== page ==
Mixing and kneading dough can be a messy and hard thing to do. Some home cooks, like yours truly, really enjoy the process. Others do everything that they possibly can to avoid it. Which is where bread machines come into play.

Bread machine pasta is a thing. It’s easy, quick, and tasty. Just mix the ingredients in the bowl, turn the machine on, and let it do its magic. But there’s a caveat. If you let the machine work the dough for too long, it’s going to over knead it.

A well-kneaded dough is stretchy and elastic to work with, but also tender and delicate when you bite into it after cooking. Overworked dough, on the other hand, feels tight and tough. This is because kneading the dough too much will cause damage to the gluten molecules, which give it its elasticity.

While it’s practically impossible to overwork pasta dough if you’re kneading it by hand, the same can’t be said for when you use a bread machine to mix the dough. If you made homemade pasta and it came out chewy, there’s a high probability that the machine overworked it.

Many bread machines on the market today come with a pasta dough setting. However, keep in mind that bread machines knead dough is significantly more aggressive than how you would knead the dough by hand.

If you read the machine’s usage instructions and followed the fresh pasta recipe, but your pasta still came out chewy, try kneading it in the machine for less time. Keep on experimenting until you find the time that’s “just enough” to produce a dough that’s consistent but not overworked.

Reason #3. You Didn’t Roll It Thin Enough

Rolling is when you take a pasta dough ball, flatten it into an oval shape with your hands, and use a rolling pin or a pasta machine to make thin sheets of pasta (that you can turn into practically any pasta shape).

Homemade pasta should be rolled out thin to allow for even cooking on the outside and the inside. Otherwise, the outside of the pasta noodles will turn mushy as the inside stays rubbery and chewy.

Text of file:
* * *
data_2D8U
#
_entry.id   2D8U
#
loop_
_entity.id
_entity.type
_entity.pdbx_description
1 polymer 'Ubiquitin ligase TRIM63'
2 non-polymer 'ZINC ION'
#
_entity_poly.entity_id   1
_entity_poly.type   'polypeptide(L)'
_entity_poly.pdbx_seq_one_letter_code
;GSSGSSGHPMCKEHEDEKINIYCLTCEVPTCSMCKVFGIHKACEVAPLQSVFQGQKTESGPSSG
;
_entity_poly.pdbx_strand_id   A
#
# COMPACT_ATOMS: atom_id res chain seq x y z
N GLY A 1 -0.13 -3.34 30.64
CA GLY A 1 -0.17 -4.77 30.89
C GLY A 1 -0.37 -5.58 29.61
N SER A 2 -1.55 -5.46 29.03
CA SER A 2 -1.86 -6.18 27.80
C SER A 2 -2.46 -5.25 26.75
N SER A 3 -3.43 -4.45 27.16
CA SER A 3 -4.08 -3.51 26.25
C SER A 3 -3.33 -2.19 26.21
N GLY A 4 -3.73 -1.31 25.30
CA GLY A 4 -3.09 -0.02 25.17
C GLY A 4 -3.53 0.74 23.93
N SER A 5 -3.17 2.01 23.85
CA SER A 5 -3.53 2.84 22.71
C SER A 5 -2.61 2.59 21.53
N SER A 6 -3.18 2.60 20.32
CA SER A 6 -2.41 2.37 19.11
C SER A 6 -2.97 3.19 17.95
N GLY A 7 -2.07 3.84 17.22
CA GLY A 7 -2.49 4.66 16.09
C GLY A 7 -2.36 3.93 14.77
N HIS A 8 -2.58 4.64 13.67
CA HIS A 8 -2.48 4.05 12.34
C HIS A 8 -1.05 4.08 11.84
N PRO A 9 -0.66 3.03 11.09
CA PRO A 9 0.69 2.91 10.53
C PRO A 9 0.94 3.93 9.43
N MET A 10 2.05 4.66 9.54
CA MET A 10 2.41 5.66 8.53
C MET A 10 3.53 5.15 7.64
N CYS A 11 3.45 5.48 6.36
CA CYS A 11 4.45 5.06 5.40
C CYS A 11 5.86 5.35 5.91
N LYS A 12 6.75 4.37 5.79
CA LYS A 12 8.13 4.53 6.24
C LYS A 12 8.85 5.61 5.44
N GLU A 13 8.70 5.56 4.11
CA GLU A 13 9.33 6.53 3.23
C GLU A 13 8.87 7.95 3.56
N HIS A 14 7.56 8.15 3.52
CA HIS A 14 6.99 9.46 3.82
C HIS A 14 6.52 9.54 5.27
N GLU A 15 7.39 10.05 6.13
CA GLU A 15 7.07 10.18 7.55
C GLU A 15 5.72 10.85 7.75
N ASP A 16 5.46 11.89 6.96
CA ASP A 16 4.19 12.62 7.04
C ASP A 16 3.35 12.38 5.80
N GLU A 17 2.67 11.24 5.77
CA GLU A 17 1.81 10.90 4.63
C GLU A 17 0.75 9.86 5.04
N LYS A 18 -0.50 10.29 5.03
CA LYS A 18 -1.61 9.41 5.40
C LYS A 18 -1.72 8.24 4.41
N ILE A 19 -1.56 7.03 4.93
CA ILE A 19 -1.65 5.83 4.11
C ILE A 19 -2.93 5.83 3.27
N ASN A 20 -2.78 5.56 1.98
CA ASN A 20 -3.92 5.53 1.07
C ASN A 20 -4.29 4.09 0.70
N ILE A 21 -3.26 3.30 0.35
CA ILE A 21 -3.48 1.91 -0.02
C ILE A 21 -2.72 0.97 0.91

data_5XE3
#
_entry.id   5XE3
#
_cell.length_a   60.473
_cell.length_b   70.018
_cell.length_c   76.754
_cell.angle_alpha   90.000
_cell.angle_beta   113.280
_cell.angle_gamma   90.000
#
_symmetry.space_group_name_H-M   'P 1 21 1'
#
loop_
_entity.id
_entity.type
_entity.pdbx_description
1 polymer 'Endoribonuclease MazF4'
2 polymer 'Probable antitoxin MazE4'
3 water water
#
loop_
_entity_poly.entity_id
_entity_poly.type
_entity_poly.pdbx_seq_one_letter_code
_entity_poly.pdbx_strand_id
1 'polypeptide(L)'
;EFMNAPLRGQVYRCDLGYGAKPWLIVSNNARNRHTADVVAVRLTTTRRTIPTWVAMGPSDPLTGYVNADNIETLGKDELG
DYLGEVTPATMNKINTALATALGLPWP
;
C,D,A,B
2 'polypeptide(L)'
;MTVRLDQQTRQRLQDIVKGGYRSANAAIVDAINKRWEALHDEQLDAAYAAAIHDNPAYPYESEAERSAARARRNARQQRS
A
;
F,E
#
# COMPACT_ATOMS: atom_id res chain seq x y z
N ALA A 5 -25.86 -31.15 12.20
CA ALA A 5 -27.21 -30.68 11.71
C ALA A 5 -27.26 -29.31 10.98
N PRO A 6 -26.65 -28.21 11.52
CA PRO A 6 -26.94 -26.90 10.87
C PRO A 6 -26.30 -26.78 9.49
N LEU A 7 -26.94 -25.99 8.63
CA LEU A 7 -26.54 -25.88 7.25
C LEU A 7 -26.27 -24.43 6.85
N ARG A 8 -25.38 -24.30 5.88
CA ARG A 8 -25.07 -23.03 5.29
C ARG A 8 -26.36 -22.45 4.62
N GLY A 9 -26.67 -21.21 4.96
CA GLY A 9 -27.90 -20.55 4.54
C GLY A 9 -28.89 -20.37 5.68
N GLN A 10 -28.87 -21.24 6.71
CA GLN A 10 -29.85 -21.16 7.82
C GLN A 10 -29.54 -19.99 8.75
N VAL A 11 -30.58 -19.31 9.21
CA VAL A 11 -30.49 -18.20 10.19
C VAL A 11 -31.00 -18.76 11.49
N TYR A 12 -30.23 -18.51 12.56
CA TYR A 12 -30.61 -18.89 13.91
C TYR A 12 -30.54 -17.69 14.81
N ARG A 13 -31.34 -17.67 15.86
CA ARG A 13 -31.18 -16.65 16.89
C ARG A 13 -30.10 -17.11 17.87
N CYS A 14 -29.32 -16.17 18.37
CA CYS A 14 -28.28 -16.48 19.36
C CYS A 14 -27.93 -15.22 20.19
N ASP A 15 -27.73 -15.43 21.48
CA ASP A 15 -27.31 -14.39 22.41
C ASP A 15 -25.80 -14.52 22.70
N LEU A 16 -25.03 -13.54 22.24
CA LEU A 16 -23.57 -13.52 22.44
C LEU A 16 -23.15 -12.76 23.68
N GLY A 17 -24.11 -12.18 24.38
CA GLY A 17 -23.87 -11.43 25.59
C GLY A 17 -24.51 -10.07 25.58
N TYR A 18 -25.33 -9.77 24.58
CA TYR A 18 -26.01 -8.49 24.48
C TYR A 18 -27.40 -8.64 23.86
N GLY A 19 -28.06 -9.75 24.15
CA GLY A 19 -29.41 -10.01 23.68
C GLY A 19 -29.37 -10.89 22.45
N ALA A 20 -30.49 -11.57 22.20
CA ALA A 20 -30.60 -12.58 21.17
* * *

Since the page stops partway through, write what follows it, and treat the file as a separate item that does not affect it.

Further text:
Rolling pasta, however, can be an effort- and time-intensive process. Especially if you’re doing it with a rolling pin or wine bottle. Most home cooks simply give up too early when they roll their pasta by hand, which is why they end up with pasta that’s chewy.

Though the process of rolling is marginally easier when using a pasta maker, it takes me about 4-5 passes to get to the thickness that I want. I use an Atlas Marcato 150 Pasta Machine (check latest price at Amazon). Give up too early, and you end up with thick pasta noodles that will most probably come out chewy when you boil them.

How thick should you roll out pasta dough?

For tagliatelle, pappardelle, and fettuccine, roll the dough to about 1/8 inch (3 mm) thickness. For lasagna and cannelloni, roll it out a little under 1/8 inch (2 mm) thickness. For ravioli and thin pasta noodles, aim for 1/32 inch (0.8 mm) thickness.

In Conclusion

In cooking, some recipes are easy to understand and hard to master. Fresh pasta is, without doubt, one of them. Pasta is simple food made of flour, water, and, optionally, eggs. It’s how you make it that matters.

The good thing is that it doesn’t have to be tricky. You only need to get it wrong two or three times to learn what it is that you should watch out for. Once you do, your pasta will come out tender and delicious every single time.

So remember one of the three reasons why pasta can come out chewy the next time you make yours at home: use the right type of flour, mind the bread machine or food processor if you’re using one to mix and knead the dough, and don’t forget to roll out the pasta sheets thin enough.

Let me know in the comments below how you managed to solve your pasta challenges 🙂 .

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Written by

Jim is the former editor of Home Cook World. He is a career food writer who's been cooking and baking at home ever since he could see over the counter and put a chair by the stove.